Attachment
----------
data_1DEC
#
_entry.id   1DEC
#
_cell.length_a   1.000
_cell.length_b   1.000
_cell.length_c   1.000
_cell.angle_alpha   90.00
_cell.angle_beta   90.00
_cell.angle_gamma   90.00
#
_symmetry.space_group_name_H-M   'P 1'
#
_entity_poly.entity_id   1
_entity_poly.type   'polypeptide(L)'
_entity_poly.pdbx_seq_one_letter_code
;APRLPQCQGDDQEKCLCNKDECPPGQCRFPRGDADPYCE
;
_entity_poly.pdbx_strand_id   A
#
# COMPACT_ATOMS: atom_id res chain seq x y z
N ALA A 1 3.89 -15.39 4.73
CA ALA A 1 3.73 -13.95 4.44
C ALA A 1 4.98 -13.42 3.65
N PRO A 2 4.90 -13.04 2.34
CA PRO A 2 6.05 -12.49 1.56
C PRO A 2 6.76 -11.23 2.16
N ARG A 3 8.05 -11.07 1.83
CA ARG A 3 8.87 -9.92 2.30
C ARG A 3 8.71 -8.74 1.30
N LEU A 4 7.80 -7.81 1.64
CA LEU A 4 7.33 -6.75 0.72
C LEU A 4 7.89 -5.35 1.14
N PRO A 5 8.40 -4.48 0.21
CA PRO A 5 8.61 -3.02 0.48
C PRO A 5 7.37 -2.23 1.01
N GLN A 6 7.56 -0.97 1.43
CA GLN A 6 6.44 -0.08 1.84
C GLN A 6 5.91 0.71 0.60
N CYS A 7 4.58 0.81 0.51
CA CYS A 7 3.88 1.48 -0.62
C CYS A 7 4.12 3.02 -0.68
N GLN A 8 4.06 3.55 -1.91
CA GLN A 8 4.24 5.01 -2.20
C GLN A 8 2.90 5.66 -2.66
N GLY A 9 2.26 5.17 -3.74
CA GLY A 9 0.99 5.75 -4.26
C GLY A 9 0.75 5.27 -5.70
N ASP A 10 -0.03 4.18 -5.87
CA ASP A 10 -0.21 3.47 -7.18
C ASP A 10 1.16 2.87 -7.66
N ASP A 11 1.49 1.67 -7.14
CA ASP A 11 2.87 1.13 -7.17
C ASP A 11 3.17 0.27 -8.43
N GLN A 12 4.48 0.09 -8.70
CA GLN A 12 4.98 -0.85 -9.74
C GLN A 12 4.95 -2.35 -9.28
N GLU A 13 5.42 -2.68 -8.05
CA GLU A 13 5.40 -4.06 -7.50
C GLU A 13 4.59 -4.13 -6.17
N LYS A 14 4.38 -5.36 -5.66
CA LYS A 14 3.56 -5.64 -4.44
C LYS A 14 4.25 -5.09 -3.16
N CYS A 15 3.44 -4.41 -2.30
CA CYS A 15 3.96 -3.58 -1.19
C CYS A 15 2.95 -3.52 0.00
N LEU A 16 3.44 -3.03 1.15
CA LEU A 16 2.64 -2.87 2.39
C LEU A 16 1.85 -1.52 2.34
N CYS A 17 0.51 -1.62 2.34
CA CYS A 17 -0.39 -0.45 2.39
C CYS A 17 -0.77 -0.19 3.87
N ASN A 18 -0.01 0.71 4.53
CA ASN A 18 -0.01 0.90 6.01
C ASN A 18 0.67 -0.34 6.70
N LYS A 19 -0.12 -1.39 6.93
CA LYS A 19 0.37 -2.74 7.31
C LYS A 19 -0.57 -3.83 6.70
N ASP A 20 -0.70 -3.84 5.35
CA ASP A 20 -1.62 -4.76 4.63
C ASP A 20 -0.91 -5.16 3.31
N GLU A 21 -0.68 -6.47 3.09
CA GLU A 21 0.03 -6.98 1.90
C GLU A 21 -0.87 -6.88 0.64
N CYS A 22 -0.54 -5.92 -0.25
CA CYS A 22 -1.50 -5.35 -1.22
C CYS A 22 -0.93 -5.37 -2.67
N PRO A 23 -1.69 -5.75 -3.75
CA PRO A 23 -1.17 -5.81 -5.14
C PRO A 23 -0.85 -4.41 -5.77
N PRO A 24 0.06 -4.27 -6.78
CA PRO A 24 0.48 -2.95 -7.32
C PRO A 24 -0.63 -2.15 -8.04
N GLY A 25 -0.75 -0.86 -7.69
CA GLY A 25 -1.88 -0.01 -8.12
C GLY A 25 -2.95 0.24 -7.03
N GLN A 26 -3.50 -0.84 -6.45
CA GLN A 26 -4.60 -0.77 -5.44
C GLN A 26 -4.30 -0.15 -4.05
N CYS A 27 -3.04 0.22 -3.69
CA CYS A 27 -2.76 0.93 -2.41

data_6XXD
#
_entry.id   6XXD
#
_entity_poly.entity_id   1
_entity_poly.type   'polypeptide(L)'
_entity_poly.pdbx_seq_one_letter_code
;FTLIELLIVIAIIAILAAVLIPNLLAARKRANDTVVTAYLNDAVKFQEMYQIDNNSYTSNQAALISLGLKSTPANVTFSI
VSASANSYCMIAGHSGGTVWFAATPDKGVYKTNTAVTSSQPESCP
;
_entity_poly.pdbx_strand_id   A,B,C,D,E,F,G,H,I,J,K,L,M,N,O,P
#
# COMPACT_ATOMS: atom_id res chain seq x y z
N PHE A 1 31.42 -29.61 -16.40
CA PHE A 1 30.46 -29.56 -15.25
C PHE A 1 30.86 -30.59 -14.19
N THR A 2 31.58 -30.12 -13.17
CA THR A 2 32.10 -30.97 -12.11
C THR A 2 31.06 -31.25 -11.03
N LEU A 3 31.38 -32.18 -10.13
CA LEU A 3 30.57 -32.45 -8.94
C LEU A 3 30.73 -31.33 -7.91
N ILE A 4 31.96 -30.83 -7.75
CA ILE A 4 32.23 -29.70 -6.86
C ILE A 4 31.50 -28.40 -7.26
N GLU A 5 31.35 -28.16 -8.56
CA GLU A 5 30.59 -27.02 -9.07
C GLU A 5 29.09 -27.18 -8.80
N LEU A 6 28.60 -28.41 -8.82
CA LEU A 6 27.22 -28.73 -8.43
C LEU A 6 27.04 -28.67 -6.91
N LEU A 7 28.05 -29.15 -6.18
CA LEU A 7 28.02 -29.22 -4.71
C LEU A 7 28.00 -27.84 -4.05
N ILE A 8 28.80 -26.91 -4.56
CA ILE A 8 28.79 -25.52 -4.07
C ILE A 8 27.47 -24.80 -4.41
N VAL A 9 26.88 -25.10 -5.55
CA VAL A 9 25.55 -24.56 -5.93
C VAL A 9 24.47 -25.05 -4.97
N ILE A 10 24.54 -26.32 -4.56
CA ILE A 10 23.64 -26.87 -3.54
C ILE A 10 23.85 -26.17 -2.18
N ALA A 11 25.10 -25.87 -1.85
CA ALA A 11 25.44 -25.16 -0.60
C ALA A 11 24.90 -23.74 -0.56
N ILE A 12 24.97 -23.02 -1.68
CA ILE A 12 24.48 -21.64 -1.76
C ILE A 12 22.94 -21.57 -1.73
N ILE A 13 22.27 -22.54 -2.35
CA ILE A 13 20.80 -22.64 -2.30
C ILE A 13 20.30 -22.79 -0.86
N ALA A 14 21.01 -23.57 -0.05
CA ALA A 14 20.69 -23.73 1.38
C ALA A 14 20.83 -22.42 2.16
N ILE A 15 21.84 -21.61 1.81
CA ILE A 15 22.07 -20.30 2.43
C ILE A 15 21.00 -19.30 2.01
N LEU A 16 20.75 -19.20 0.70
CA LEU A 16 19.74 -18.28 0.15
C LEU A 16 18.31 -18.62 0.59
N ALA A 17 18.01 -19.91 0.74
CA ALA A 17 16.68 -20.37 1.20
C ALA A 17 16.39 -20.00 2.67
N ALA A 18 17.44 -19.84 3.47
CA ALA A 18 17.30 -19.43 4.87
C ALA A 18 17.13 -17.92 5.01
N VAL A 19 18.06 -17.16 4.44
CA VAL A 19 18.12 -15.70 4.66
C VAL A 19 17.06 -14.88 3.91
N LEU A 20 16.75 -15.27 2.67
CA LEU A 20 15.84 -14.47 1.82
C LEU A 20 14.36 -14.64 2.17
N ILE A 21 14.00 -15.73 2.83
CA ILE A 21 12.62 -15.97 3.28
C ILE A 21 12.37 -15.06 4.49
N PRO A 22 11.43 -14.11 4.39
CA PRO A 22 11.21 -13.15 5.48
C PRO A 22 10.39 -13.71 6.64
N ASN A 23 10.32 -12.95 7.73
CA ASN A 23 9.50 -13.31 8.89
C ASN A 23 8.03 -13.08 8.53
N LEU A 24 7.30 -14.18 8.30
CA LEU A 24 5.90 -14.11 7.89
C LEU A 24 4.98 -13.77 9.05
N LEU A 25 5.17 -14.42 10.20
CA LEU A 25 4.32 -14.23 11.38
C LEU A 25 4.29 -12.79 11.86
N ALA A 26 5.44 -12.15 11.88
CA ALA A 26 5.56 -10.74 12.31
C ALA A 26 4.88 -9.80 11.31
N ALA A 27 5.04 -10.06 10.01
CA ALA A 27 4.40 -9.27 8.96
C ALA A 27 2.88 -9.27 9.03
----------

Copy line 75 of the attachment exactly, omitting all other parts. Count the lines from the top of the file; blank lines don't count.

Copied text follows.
C ASN A 18 0.67 -0.34 6.70